Delhi could soon face a power shortage with the coal crisis across the country affecting supply at power plants that supply electricity to the capital as well, Chief Minister Arvind Kejriwal said Saturday.
The CM has written to Prime Minister Narendra Modi seeking intervention to make adequate arrangements for coal at power plants and gas to generation plants.
“Delhi could face a power crisis. I am personally keeping a close watch over the situation. We are trying our best to avoid it. In the meanwhile, I wrote a letter to honourable PM seeking his personal intervention,” Kejriwal tweeted.
Later in the day, Delhi Power Minister Satyendar Jain said that if the situation does not improve, Delhi could face a blackout after two days. He also said that the current situation is similar to the shortage of oxygen during the second Covid wave.
“I wonder if this crisis is manmade because neither coal power plants nor the ones that run on gas are getting supply. Yesterday, the gas supply of the Bawana power plant was stopped by the Centre. It was resumed after representations were made,” he alleged.
Jain called a high-level meeting with officials of the power department and energy companies on Saturday.
A bulk of Delhi’s power allocation is met by the NTPC plant in Dadri and thermal power plant in Jhajjar. There are no thermal power plants in Delhi anymore as three have been shut over the past 12 years.
In his letter to Modi, the Delhi CM noted that the city was facing coal shortage since August. “I draw your attention to the prevailing coal shortage situation that is continuing since August/September for the third month in a row, which has affected power generation from major central generating plants supplying power to Delhi,” he wrote.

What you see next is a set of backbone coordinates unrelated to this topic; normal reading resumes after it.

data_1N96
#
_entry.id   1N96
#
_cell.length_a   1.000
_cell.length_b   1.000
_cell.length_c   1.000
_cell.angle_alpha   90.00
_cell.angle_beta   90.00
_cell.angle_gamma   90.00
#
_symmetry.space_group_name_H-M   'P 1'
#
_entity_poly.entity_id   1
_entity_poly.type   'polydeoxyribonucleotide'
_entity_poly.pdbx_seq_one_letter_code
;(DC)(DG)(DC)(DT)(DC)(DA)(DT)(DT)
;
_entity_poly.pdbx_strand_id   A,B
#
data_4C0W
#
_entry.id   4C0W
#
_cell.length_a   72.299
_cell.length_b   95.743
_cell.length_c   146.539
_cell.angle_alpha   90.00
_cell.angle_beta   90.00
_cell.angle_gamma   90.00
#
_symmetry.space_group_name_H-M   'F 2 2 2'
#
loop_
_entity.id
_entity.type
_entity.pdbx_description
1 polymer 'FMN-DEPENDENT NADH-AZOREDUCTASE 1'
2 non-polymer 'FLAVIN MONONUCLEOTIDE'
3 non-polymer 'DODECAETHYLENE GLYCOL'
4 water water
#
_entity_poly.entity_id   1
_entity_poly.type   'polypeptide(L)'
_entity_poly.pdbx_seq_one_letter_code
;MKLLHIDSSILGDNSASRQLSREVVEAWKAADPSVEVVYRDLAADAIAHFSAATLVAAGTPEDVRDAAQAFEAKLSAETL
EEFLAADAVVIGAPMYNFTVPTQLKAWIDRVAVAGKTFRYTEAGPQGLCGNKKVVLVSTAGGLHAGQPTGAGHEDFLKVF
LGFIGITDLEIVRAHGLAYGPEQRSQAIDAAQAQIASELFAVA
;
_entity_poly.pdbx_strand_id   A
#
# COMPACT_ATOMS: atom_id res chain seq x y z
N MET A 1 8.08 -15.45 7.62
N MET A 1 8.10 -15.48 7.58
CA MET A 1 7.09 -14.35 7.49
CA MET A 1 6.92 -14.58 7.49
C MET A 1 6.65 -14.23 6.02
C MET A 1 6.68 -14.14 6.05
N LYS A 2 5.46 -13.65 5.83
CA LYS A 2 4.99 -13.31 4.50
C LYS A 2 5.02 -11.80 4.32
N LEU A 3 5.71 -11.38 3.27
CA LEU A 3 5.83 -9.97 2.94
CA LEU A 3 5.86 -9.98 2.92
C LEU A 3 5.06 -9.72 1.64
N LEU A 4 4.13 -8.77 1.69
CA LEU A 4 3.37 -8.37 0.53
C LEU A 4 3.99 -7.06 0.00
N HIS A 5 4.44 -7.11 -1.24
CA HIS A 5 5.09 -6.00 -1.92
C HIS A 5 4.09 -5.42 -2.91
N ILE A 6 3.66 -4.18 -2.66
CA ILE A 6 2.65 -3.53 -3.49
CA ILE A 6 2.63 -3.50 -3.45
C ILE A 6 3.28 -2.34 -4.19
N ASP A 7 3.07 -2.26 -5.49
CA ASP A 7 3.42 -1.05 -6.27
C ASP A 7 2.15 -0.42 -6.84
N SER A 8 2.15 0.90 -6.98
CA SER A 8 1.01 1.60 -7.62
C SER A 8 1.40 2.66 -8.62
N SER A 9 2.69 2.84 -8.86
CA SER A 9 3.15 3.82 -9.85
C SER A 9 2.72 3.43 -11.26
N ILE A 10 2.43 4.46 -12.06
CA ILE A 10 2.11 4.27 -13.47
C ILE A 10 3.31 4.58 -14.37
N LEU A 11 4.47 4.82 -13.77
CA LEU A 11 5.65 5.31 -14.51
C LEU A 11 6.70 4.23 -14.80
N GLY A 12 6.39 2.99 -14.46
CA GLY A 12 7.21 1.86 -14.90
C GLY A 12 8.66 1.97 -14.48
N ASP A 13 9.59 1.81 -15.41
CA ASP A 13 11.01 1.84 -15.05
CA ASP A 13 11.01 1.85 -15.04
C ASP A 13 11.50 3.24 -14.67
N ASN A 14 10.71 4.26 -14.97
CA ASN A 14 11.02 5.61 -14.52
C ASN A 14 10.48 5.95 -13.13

Asking that adequate coal be supplied from other plants to Dadri and Jhajjar power plants, and APM gas be supplied to Bawana, Pragati -I and GTPS plants, Kejriwal wrote that this was necessary to maintain uninterrupted power in Delhi which caters to installations of national and strategic importance, alongside cold chains for vaccines.
Jain said since the power demand is much lower than the peak demand seen in June and July, thermal power plants are not functioning at full capacity and, as a result, Delhi was getting only about half of the power it has been allocated from these plants.
“All power plants that supply electricity to Delhi are supposed to keep a 30-day reserve stock. But at present, they have only 1 day’s stock left. The demand for electricity in the country is not at peak yet the power plants are not able to produce the required amount of electricity. They’re all functioning on minimum levels. Even the hydroelectric power plants are not running at full capacity. If they are run at full capacity at least in peak hours, it will be a huge relief,” Jain said.
Kejriwal also requested the PM to cap the rate of power sold on the exchange (available at Rs 20 per unit at present) so that there is no profiteering.
Jain said the government was trying to buy power on the spot but it was an expensive proposition since there is a bidding process involved and base rates are high. “We are trying to meet demand, and even buying electricity from the market on the spot at high prices. There is a bidding process involved and we find out only in the evening whether we will get it or not. This is costly and one unit is for Rs 20,” he said.